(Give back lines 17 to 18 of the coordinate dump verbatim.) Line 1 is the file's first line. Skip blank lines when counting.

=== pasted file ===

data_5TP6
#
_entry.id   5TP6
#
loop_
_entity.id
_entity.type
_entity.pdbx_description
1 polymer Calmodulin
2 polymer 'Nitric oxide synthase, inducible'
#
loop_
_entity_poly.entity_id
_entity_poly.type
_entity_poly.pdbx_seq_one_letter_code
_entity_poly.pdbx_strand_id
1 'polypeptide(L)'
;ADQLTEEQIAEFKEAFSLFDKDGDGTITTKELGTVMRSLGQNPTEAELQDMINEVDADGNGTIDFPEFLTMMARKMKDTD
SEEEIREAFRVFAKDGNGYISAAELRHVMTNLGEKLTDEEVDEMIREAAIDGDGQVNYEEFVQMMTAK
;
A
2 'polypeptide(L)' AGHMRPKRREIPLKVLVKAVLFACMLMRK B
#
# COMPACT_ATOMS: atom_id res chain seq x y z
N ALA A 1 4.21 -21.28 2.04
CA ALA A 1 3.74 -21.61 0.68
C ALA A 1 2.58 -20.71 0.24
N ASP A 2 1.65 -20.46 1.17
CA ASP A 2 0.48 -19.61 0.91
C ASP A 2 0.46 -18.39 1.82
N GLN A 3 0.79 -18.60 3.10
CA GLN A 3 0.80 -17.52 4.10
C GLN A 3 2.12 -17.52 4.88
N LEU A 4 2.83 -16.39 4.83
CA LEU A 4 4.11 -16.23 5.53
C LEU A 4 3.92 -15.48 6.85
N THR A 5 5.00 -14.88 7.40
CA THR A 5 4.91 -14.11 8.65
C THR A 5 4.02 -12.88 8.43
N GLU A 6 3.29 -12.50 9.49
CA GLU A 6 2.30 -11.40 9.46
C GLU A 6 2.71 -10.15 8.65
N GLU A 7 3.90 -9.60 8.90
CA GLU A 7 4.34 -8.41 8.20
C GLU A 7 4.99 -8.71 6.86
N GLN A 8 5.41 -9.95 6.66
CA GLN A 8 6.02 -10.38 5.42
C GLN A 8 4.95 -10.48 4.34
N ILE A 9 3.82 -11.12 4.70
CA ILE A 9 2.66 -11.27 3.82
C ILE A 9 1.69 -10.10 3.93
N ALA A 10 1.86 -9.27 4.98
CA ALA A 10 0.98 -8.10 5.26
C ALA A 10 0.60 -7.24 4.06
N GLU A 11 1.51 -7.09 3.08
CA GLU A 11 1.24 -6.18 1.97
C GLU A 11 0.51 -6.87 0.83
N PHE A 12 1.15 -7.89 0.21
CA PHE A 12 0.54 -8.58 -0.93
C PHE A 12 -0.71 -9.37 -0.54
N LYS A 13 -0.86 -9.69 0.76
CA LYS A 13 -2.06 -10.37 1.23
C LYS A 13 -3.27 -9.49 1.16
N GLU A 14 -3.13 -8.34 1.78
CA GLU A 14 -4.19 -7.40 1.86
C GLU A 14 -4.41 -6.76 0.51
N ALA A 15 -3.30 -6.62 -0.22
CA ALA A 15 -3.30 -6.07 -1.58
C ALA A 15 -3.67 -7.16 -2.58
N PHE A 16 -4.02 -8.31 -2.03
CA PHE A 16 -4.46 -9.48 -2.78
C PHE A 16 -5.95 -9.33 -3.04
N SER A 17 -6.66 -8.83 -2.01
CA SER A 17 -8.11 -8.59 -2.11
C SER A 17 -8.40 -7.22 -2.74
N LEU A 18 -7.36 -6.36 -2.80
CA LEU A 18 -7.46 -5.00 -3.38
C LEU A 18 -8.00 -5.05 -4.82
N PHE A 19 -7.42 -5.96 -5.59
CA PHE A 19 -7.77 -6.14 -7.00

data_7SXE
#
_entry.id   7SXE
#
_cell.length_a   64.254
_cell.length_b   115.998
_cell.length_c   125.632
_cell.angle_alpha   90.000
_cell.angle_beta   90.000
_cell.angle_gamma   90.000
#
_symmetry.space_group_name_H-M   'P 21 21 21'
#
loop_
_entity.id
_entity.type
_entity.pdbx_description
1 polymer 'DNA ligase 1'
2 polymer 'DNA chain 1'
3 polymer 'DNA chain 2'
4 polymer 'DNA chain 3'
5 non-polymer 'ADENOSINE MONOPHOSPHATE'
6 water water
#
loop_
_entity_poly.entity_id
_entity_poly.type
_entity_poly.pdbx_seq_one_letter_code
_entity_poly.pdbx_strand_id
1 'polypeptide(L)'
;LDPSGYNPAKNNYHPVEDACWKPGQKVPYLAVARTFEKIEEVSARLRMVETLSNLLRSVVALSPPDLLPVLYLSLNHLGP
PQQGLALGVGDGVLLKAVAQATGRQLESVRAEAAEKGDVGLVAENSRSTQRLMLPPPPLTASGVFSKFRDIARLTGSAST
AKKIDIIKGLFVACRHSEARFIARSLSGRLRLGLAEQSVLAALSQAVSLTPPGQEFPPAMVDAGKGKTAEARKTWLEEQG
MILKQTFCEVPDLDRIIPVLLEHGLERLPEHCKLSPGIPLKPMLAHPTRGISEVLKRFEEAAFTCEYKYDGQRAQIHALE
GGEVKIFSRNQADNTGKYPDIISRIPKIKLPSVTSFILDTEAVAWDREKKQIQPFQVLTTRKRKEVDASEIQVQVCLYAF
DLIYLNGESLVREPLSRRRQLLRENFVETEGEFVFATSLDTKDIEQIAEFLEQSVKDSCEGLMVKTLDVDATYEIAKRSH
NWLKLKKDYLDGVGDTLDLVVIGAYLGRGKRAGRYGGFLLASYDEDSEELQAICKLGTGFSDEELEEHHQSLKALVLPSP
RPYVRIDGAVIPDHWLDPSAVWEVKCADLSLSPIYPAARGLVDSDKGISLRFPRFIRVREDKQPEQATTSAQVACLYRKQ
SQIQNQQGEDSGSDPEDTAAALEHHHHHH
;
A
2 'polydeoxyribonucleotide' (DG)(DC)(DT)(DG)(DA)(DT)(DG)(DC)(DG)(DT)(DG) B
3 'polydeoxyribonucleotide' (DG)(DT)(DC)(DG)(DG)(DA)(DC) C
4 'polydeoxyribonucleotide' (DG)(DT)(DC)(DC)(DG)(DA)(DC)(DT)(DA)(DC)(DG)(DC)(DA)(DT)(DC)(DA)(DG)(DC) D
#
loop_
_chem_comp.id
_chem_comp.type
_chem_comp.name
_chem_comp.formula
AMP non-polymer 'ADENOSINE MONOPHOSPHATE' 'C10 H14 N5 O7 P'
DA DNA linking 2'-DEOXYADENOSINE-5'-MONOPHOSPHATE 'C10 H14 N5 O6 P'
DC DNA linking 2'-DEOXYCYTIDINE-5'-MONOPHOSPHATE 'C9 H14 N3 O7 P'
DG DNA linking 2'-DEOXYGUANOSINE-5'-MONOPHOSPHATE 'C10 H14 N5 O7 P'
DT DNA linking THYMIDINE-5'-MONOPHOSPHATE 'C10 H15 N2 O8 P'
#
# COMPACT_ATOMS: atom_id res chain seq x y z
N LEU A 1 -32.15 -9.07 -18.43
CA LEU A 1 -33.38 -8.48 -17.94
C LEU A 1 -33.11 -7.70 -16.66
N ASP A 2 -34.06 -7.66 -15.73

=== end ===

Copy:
1 'polypeptide(L)'
;ADQLTEEQIAEFKEAFSLFDKDGDGTITTKELGTVMRSLGQNPTEAELQDMINEVDADGNGTIDFPEFLTMMARKMKDTD